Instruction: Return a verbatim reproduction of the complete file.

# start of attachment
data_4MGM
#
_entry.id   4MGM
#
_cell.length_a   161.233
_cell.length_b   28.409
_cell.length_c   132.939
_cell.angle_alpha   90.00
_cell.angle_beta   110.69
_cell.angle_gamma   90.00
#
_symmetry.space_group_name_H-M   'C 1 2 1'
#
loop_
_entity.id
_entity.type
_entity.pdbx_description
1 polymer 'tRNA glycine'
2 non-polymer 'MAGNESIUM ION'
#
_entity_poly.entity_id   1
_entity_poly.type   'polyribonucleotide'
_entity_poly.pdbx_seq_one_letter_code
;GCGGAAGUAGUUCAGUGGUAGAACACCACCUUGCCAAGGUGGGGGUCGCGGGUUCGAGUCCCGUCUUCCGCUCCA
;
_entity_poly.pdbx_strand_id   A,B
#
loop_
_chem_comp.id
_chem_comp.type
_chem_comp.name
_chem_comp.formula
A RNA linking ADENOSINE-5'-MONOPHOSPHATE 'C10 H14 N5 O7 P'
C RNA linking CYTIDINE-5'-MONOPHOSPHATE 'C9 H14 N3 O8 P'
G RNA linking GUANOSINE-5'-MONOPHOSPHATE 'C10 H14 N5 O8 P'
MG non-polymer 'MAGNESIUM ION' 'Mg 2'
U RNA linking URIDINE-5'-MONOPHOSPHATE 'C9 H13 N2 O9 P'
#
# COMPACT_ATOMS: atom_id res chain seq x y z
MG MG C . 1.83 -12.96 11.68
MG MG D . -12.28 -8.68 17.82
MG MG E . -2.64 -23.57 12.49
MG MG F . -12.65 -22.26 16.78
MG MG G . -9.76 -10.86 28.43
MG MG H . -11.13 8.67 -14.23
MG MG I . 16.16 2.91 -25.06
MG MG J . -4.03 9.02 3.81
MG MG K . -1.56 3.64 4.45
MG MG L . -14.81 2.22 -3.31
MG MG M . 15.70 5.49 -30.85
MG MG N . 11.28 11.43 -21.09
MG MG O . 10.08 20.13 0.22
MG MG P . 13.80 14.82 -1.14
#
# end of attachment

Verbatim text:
data_4MGM
#
_entry.id   4MGM
#
_cell.length_a   161.233
_cell.length_b   28.409
_cell.length_c   132.939
_cell.angle_alpha   90.00
_cell.angle_beta   110.69
_cell.angle_gamma   90.00
#
_symmetry.space_group_name_H-M   'C 1 2 1'
#
loop_
_entity.id
_entity.type
_entity.pdbx_description
1 polymer 'tRNA glycine'
2 non-polymer 'MAGNESIUM ION'
#
_entity_poly.entity_id   1
_entity_poly.type   'polyribonucleotide'
_entity_poly.pdbx_seq_one_letter_code
;GCGGAAGUAGUUCAGUGGUAGAACACCACCUUGCCAAGGUGGGGGUCGCGGGUUCGAGUCCCGUCUUCCGCUCCA
;
_entity_poly.pdbx_strand_id   A,B
#
loop_
_chem_comp.id
_chem_comp.type
_chem_comp.name
_chem_comp.formula
A RNA linking ADENOSINE-5'-MONOPHOSPHATE 'C10 H14 N5 O7 P'
C RNA linking CYTIDINE-5'-MONOPHOSPHATE 'C9 H14 N3 O8 P'
G RNA linking GUANOSINE-5'-MONOPHOSPHATE 'C10 H14 N5 O8 P'
MG non-polymer 'MAGNESIUM ION' 'Mg 2'
U RNA linking URIDINE-5'-MONOPHOSPHATE 'C9 H13 N2 O9 P'
#
# COMPACT_ATOMS: atom_id res chain seq x y z
MG MG C . 1.83 -12.96 11.68
MG MG D . -12.28 -8.68 17.82
MG MG E . -2.64 -23.57 12.49
MG MG F . -12.65 -22.26 16.78
MG MG G . -9.76 -10.86 28.43
MG MG H . -11.13 8.67 -14.23
MG MG I . 16.16 2.91 -25.06
MG MG J . -4.03 9.02 3.81
MG MG K . -1.56 3.64 4.45
MG MG L . -14.81 2.22 -3.31
MG MG M . 15.70 5.49 -30.85
MG MG N . 11.28 11.43 -21.09
MG MG O . 10.08 20.13 0.22
MG MG P . 13.80 14.82 -1.14
#